El Dorado, the Garden of Eden, Shangri-La, Nirvana—Utopia has come in many different manifestations over the centuries. But in Russia, the pursuit of paradise offers an unprecedented look at the country’s artistic and architectural heritage.
Russian Utopia [http://www.utopia.ru/english/] is an online museum depository of more than 480 building projects that were commissioned over the past 300 years but never actually constructed. Even though all that remains are the plans, the impact these drawings have is undeniable. They are a testament to how strong the human impulse is to dream of what is possible.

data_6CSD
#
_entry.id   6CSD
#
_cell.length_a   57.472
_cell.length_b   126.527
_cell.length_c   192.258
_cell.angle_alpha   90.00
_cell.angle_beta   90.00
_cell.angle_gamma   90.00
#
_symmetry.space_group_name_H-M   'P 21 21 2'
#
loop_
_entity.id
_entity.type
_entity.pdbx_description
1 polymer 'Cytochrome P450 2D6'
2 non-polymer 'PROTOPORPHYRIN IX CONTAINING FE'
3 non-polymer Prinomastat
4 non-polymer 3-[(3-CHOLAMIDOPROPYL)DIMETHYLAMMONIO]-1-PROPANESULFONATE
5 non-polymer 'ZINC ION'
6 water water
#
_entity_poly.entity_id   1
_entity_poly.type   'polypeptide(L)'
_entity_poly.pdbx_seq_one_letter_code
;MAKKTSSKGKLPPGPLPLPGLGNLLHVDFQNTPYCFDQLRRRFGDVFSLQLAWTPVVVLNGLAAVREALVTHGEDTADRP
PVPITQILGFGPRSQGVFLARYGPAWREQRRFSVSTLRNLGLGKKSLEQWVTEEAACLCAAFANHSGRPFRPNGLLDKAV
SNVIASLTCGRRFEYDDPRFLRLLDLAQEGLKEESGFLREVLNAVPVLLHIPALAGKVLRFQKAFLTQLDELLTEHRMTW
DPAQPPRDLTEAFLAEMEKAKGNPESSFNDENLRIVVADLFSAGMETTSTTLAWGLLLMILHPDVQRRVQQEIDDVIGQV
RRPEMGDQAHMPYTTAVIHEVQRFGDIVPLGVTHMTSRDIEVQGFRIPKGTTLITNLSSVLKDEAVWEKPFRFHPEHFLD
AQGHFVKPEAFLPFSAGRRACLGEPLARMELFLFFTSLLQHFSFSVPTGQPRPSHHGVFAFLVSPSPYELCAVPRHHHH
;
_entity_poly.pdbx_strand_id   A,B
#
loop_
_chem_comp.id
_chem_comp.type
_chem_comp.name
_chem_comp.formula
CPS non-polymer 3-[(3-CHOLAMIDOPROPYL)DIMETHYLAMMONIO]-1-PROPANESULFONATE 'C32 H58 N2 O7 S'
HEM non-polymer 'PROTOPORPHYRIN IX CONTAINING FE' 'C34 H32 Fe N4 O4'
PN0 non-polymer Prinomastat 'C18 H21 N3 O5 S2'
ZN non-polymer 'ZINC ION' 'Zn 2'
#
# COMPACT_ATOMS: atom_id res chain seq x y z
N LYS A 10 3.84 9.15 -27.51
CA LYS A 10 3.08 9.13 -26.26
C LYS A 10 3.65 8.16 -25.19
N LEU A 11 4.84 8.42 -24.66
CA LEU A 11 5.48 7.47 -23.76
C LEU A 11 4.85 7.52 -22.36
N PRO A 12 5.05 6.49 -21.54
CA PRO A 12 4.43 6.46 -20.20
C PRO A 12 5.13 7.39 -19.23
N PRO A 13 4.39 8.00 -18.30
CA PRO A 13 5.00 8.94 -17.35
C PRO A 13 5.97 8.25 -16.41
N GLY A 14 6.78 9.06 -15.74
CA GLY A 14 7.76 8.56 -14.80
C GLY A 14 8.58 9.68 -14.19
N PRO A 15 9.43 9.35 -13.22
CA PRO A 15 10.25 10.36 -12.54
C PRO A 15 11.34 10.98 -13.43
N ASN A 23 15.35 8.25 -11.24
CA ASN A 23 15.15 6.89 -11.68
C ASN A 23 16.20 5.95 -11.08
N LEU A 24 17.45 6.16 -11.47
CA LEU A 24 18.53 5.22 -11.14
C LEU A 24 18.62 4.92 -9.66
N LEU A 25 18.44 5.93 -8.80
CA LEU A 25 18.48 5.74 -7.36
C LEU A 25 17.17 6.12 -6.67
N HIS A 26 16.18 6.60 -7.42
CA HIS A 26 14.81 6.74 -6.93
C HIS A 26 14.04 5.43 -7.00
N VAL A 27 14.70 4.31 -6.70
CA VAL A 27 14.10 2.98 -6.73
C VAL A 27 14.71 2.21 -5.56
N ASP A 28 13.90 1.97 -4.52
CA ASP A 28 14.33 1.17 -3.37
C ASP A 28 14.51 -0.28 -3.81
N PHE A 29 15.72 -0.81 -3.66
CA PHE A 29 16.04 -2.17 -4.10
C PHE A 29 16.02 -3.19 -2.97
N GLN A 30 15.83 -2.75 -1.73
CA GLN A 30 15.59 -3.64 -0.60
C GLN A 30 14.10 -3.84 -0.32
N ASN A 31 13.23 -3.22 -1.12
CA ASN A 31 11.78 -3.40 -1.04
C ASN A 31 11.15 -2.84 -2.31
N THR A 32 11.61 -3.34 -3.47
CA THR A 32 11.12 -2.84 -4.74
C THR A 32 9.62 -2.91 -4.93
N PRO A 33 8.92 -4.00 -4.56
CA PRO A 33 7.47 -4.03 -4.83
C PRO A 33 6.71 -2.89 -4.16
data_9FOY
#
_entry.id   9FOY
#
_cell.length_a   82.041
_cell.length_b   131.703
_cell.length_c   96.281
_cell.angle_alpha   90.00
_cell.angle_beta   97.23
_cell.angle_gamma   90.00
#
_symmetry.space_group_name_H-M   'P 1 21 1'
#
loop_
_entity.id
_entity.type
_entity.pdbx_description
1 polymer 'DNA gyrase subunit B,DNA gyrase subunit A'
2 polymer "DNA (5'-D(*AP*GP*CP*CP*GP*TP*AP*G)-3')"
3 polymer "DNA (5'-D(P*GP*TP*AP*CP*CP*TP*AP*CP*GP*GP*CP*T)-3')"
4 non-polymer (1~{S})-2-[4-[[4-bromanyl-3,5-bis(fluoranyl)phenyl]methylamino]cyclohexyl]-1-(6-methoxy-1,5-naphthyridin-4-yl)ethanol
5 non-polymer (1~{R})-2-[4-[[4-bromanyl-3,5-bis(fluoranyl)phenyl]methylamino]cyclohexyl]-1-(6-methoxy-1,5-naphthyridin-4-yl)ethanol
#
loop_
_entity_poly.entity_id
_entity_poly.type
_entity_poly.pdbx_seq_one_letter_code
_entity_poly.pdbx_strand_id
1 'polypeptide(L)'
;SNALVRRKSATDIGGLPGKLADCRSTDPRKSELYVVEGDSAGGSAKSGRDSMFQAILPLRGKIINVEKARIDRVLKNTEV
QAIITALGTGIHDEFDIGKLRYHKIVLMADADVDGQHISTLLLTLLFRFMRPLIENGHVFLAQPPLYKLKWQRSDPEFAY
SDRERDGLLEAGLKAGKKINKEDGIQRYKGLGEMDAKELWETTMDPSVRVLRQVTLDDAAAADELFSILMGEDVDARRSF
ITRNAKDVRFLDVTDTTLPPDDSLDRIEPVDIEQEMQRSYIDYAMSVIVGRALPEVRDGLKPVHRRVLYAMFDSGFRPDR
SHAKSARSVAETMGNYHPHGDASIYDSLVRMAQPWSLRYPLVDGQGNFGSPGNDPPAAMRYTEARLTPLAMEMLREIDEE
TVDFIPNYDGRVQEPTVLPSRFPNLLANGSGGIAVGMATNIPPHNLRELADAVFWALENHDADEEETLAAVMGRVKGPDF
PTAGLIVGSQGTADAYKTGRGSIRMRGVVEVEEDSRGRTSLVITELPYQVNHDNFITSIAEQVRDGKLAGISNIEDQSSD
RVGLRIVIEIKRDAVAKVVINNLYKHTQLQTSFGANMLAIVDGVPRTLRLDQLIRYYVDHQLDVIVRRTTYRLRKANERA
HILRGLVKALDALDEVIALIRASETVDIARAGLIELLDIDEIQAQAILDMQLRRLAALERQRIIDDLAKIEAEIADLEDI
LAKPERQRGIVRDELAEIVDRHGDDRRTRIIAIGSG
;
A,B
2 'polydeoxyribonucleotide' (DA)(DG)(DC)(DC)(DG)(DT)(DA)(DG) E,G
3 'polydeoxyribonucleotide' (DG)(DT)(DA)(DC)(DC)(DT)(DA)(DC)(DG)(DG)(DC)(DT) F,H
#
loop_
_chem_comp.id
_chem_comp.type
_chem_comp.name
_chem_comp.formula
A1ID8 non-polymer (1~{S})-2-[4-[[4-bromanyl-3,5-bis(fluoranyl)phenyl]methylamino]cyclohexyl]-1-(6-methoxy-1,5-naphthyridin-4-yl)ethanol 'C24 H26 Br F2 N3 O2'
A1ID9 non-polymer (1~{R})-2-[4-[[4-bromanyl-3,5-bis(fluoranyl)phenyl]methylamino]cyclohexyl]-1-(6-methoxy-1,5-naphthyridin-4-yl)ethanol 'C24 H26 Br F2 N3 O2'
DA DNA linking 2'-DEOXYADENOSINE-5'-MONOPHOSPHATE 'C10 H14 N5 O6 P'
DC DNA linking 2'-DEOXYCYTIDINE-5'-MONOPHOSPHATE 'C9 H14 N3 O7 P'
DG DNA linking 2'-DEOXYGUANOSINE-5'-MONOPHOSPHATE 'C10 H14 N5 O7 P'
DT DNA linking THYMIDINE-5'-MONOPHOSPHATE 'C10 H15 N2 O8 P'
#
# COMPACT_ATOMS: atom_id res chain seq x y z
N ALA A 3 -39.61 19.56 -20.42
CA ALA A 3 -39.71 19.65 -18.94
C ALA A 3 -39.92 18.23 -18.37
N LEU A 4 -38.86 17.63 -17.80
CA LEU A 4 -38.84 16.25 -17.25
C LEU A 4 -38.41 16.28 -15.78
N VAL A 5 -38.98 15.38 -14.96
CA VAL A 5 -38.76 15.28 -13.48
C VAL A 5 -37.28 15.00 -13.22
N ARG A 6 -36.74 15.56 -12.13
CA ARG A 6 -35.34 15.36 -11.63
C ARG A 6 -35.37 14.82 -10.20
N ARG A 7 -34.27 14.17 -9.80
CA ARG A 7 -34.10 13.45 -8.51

Russian Utopia shows that the pursuit of the ideal (an important part of Russia’s political, social and artistic history) takes many forms, including plans of settlements, bridges, palaces, monuments and mausoleums. But the creators of these blueprints differ vastly, ranging from professional architects to amateur designers, children to adults and senior citizens to college students.
The earliest offering in Russian Utopia is a 1717 city plan of St. Petersburg. The latest is a model from 2003 called Jupiter Tomb. The maker, one Avvakumov Y., describes it as “a monument/testament to ‘all the artists of the world, and those who know me.’"